I think that part of the problem with being a long-time gamer is that you see more things that you love morph into things that hate or that just simply wither up and die - and there is a constant desire for many of us to buy/try the new thing. What happens is that then, if we stick with the old things we love we end up isolating ourselves from other gamers to a degree - because at a certain point they may never have heard of what we're playing...
Oh that is so true! There are some oldies but goodies that folks don't know about. For example, I like Champions and Steampunk. But we just don't play them anymore--oh well.
My gaming group consists of my husband (43), myself (41), my slave (23), a couple in their late 40's and a guy in his late 20's - and we were just talking about Champions the other day.
The younger folks had no clue - and of course the jokes about comics being where you read about superheros on paper instead of watching them on a movie screen flew fast and furious.
But I love Traveller and Cyberpunk 2020 - and while Traveller has managed to survive and even thrive after the collapse of GDW, the abomination that is Cyberpunk 203X is a bad dream for most people.
And my fantasy game has been a home-brew for years now - I stopped playing AD&D when I realized what 2nd Edition was turning into.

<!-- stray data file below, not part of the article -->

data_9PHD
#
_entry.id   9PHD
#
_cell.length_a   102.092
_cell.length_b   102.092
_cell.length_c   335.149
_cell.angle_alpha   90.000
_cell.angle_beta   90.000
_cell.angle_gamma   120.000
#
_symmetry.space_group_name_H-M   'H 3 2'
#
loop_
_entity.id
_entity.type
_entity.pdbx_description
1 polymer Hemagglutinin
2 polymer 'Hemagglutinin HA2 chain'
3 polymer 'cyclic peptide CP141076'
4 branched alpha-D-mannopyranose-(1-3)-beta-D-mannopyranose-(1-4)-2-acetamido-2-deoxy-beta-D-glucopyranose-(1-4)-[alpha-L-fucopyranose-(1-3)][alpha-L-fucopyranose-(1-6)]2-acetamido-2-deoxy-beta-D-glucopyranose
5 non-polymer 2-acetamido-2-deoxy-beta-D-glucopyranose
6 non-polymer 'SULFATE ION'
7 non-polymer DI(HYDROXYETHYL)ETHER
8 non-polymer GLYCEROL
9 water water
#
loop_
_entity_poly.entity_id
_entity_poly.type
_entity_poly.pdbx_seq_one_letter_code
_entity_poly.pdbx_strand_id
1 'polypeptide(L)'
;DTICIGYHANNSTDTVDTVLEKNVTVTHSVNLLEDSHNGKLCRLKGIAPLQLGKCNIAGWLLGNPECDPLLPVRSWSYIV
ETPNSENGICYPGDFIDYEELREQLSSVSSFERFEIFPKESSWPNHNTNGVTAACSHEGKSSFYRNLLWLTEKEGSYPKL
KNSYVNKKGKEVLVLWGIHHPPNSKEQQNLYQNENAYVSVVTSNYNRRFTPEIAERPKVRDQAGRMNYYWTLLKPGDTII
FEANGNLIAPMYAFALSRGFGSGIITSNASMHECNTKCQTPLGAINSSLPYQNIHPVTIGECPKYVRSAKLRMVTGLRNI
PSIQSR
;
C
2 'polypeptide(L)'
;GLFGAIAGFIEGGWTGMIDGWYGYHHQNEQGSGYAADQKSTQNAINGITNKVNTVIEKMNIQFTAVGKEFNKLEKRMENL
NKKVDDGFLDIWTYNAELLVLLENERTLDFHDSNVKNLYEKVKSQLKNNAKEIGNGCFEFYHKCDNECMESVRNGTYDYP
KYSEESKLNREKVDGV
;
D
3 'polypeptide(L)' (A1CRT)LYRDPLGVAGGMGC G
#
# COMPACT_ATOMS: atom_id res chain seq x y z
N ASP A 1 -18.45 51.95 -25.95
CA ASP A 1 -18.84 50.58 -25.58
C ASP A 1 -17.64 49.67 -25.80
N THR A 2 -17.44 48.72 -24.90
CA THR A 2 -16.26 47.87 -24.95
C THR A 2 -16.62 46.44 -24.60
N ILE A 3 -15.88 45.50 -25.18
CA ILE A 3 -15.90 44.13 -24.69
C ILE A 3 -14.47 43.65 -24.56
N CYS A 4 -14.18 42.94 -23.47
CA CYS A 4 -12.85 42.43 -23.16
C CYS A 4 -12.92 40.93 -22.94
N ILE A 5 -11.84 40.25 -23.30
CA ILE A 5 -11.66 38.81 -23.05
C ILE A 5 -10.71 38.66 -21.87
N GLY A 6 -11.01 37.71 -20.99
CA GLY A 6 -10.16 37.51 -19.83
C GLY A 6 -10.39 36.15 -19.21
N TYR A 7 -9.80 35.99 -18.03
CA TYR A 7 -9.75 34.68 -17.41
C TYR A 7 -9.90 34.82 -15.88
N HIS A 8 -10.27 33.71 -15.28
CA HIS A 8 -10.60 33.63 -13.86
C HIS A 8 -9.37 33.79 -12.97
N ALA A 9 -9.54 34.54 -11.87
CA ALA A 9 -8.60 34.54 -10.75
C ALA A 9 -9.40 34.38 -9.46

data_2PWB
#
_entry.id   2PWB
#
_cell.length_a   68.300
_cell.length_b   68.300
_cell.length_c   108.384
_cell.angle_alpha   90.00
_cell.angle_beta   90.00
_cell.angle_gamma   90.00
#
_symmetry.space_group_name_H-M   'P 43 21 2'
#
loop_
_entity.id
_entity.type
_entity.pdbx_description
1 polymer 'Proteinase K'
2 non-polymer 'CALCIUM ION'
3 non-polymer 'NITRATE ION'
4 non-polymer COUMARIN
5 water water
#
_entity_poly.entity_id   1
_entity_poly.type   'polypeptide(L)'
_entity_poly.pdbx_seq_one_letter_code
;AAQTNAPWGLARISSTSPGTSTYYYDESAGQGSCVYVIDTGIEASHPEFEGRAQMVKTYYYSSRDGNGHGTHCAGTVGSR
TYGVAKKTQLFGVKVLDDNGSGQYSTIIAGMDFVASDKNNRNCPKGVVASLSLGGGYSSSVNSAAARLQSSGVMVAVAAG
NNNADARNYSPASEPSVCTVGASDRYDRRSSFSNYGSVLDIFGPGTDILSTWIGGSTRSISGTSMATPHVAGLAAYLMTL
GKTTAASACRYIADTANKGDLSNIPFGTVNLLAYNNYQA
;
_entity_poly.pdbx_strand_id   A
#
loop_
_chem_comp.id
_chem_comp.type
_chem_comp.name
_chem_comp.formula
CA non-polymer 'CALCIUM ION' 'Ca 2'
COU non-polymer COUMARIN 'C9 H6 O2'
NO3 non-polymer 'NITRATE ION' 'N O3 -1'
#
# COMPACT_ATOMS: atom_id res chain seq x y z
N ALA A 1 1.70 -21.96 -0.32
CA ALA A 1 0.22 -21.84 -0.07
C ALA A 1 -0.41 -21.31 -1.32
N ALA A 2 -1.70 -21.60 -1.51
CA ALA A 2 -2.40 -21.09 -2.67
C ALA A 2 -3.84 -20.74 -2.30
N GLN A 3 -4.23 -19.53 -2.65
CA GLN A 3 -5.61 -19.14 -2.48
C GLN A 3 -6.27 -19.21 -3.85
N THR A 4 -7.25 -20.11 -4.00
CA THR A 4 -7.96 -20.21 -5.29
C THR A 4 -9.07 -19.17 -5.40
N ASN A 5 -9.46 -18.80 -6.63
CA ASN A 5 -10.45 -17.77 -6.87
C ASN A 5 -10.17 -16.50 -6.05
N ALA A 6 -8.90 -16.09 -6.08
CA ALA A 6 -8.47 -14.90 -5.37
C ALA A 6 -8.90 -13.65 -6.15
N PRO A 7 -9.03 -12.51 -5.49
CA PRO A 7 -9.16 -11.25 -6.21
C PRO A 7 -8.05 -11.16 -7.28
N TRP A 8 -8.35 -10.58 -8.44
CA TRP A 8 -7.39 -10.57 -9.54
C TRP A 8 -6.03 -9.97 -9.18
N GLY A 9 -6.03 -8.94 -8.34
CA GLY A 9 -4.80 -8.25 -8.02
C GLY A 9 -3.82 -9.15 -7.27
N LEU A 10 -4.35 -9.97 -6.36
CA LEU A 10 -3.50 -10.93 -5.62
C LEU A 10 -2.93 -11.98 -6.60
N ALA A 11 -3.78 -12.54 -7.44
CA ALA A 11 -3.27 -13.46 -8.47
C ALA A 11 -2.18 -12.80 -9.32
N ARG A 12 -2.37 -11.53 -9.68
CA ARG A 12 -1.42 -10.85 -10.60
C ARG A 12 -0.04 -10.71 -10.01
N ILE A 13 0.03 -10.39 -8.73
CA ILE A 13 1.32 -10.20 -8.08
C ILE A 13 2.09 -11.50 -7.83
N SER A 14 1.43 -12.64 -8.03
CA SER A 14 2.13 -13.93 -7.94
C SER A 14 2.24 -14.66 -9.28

My group is a bit younger, but we were trained by people in their late 50s and early 60's now. I am 30 now, and I have been role playing since I was 12. But the old games get handed around and when you find out about one you like, you seek out a used copy and viola, a game lives on :)
|Date:||July 21st, 2010 02:29 pm (UTC)|| |
Yeah, I miss White Wolf too. I hope that they do more tabletop stuff once they get the MMO off the ground.
|Date:||July 21st, 2010 07:48 pm (UTC)|| |
I definitely agree. My guess is that they are assuming that an MMO will makes lots more money than tabletop RPGs, and if that's not true, I'm hpoing that they'll revive their tabletop lines.
That makes me sad too. I am currently playing in an Exalted game, and I think we will keep using the system even if no new books come out. It is a very rich and exciting world to play in.
Home brews are always possible, and we usually scale back some of the rules to make it easier.
|Date:||July 21st, 2010 04:24 pm (UTC)|| |
that's a shame. :(
|Date:||July 21st, 2010 05:26 pm (UTC)|| |
Yes, sad news. I have my problems with (n)WoD, but it's still shocking to see it end.
I only own a couple of basic line books, Mage: the Awakening basic book and all Changeling: the Lost stuff, so I feel like I contributed some. It's just that I don't *need* to buy the books that much.
I saw a CCP employee in a con a couple of weeks ago, and asked about the White Wolf - CCP merging. Perhaps it was my optimistic view, but I got the impression that WW is doing well. That was wrong, obviously.
Of course the fact that I shell out 10 euros a month to play EVE Online makes me feel somehow even sadder. I would've liked to have *both* MMOGs and RPGs. Not that anything prevents me from playing the games I already have, but I still like to at least read new rpgs to get new ideas from.